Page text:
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PostPosted: Thu Apr 05, 2018 3:25 pm 
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I'm in my 30's, non-smoker, very healthy, 750 credit score, but was denied for life insurance because of Subutex(buprenorphine). I have been on the medication for over 5 years and it is the only thing that has helped with my migraines and depression. I would try to quit Sub if I thought it would make me eligible for life insurance but from what I've read it makes no difference...

So my question for anyone with input is - Did you get life insurance or know how/where anyone else on Sub got it?


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PostPosted: Thu Apr 05, 2018 3:37 pm 
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This is a very good question. I heard from a previous member that this is the case. That anyone with a known history of drug abuse can not get a life insurance policy. However, this previous member lied so much I have no idea if she was telling the truth about this. That means that anyone on buprenorphine or methadone is automatically denied a life insurance policy. It does make sense from their perspective. With the overdose rate of addicts, we end up being a bad bet. Insurance is a gamble after all. From what you are saying, you are not an addict, but are on it for depression and migraines. I don't know that they would distinguish between addicts and chronic pain patients, unfortunately.

But it totally sucks if this is the case! I should ask my insurance agent to find out for sure. I am sorry that you were denied. I hope that in the future this won't be the case.

Amy

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PostPosted: Thu Apr 05, 2018 7:43 pm 
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Being on most medications will make life insurance difficult to find. I am 'uninsurable' because of my history of addiction and because I take Lexapro. Just one of those histories is enough to scare away most insurers.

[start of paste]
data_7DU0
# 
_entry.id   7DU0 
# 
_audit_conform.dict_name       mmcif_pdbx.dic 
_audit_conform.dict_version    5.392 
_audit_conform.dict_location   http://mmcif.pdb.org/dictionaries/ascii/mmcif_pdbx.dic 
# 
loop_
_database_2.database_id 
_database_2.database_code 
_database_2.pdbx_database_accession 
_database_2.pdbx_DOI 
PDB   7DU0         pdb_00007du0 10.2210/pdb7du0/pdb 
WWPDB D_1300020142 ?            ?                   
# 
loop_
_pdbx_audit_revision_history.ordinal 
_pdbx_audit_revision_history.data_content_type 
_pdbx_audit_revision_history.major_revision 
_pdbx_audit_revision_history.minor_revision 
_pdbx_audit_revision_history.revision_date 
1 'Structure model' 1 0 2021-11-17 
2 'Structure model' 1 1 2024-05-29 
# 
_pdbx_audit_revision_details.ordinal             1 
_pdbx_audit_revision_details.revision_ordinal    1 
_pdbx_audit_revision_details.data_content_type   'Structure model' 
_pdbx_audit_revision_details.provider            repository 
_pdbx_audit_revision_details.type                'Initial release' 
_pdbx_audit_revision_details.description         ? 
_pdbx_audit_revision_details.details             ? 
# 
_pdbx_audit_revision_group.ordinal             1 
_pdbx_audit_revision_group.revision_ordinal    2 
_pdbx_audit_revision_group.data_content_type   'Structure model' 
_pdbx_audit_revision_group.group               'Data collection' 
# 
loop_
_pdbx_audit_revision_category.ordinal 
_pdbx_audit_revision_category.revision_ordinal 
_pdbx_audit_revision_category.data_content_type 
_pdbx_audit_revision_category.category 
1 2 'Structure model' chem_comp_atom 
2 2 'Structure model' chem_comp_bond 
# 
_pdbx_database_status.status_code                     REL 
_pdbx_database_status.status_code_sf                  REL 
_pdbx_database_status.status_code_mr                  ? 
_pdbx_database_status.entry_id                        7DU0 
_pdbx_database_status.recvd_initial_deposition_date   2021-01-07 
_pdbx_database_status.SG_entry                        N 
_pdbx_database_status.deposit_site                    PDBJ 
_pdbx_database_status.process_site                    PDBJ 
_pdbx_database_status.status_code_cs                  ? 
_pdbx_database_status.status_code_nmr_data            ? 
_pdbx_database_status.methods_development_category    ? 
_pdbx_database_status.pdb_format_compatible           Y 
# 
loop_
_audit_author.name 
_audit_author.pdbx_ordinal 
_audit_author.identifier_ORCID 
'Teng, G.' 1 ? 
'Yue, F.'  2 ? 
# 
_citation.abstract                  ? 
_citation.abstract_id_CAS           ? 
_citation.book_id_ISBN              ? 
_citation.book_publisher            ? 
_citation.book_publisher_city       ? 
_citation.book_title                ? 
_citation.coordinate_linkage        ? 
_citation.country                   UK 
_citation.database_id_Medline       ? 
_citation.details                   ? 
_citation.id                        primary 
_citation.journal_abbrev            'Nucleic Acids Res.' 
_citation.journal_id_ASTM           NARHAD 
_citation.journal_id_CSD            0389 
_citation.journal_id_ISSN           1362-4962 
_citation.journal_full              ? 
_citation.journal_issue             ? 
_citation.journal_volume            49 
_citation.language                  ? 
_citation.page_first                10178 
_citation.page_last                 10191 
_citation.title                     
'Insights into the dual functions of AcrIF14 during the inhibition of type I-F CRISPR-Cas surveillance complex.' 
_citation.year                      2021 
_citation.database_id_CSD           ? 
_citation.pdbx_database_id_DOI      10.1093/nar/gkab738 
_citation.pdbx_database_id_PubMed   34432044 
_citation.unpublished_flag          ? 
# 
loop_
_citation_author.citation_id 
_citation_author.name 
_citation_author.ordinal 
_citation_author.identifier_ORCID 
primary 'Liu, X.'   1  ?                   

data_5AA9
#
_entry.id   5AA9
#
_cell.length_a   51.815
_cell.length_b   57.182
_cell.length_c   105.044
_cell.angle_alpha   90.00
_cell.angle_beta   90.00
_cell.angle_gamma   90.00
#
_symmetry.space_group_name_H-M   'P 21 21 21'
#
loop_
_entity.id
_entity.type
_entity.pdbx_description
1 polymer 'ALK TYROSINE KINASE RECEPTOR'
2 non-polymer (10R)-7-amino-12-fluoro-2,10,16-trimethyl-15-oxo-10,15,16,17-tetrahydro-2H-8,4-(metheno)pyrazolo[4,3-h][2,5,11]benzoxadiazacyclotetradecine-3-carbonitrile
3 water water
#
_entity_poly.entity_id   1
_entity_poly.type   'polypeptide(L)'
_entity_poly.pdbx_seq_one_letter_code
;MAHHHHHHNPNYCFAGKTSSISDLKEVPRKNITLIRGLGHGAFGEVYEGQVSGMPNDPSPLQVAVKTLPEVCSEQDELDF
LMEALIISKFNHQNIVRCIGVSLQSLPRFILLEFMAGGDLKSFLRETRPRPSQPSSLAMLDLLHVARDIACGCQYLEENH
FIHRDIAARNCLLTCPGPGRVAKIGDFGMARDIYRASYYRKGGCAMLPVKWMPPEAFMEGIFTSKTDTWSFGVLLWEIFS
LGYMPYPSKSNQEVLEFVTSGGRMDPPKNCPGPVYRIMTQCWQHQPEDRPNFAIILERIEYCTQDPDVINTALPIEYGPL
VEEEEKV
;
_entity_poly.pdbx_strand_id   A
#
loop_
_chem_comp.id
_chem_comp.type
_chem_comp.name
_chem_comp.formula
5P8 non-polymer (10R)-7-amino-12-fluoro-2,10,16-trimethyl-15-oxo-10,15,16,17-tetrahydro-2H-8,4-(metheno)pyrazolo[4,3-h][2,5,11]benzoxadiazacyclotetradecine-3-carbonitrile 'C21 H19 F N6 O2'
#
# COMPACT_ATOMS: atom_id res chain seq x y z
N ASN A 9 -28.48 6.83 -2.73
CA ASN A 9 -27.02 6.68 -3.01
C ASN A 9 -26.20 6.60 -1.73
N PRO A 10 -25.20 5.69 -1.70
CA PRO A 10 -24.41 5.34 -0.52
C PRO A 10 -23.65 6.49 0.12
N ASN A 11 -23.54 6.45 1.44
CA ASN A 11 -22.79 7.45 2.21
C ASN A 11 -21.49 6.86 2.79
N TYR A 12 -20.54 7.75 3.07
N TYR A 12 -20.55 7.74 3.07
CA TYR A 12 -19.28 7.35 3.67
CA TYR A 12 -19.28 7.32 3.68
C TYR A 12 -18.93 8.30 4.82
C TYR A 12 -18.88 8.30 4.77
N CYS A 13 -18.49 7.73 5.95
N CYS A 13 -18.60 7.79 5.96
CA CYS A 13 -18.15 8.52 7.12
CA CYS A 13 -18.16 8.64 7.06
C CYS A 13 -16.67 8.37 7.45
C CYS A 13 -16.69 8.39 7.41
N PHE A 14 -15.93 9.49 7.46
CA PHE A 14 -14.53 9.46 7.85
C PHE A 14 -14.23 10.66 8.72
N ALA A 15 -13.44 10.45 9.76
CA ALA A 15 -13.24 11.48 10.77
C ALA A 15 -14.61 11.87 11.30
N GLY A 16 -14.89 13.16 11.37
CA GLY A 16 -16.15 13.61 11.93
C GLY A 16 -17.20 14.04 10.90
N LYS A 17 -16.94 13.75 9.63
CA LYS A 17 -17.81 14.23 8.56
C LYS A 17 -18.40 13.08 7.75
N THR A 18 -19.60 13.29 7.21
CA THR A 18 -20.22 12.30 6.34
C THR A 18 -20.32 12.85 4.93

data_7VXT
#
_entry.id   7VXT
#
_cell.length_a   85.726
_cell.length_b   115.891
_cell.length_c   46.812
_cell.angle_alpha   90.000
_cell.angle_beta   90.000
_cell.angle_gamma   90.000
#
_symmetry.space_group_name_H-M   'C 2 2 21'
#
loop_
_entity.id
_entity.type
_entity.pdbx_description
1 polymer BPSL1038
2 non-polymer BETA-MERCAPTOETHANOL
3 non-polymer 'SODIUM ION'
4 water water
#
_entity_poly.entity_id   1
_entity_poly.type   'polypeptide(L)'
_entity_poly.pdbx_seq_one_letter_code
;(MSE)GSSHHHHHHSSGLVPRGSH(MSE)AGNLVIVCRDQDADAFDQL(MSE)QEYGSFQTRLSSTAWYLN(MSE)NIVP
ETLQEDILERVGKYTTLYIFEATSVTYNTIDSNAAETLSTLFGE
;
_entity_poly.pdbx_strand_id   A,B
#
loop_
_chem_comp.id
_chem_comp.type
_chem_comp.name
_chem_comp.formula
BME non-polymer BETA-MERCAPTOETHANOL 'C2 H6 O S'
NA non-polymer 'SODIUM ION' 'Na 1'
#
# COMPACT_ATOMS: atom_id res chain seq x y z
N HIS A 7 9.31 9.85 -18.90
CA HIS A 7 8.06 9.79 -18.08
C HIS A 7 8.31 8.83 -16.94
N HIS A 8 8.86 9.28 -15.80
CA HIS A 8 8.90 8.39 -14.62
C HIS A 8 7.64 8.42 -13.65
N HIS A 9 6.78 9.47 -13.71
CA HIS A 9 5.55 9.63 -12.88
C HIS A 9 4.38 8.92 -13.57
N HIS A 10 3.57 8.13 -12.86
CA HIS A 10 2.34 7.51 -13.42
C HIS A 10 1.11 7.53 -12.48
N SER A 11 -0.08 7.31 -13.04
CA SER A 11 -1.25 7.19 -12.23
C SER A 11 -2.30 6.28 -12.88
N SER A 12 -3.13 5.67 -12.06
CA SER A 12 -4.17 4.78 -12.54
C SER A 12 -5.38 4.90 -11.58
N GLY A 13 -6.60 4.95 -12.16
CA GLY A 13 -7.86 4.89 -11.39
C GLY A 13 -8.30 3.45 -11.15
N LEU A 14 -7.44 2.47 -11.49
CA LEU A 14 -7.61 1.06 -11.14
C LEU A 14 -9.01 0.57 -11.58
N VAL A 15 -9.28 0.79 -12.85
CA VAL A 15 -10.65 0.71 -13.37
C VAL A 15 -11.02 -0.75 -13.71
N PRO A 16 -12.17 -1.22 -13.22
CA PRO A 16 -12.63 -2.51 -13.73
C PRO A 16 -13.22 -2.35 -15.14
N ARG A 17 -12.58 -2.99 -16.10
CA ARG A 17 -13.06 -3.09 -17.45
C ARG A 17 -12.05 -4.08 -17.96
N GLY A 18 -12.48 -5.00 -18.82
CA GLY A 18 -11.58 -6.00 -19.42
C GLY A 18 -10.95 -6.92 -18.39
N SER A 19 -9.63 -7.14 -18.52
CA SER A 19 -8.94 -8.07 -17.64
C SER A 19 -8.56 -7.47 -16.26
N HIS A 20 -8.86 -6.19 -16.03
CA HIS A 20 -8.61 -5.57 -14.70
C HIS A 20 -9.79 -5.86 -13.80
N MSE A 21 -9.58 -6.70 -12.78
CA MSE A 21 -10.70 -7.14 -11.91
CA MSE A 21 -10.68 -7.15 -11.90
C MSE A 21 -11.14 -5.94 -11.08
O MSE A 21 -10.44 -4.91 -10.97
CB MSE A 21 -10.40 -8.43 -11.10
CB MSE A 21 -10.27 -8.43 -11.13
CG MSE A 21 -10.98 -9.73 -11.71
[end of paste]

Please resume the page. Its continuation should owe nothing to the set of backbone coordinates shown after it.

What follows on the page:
Those issues do NOT generally impact group policies though-- and many people have life insurance through a group policy purchased by their employer. The coverage isn't generally high enough to protect a family, but it's something at least.

There are some things a person can do to get around the problem. If you taper off buprenorphine, consider getting a term policy that is convertible without health questions or tests. That type of policy can protect your family down the line no matter what happens to your health, especially with a repurchase option that allows you to increase coverage later without medical questions. Or if you have a young child, consider buying him/her a small policy with an 'additional purchase rider' that allows him/her to increase coverage years later, without additional medical information.

You should be honest, of course. But each state has a limit on when an insurer can challenge the data on the application, so any gray areas go to you after that time. The laws generally say that the time is longer-- 7 years in Wisconsin, for example-- if the insured committed 'fraud'.

I don't sell life insurance BTW... but I did buy a policy years ago, before my addiction, when a pushy salesperson talked me into it. It is not for enough money to change anyone's lifestyle, but in retrospect I'm glad I gave in to his sales pitch. Should at least get me buried, and buy a nice lunch for anyone who showed up at the wake....

There are independent agents out there who make a living by commissions on insurance products--- life, health, auto, home... and sometimes they can really make the search easier. My impression, at least, is that the commission comes more from the company side than from the customer side.


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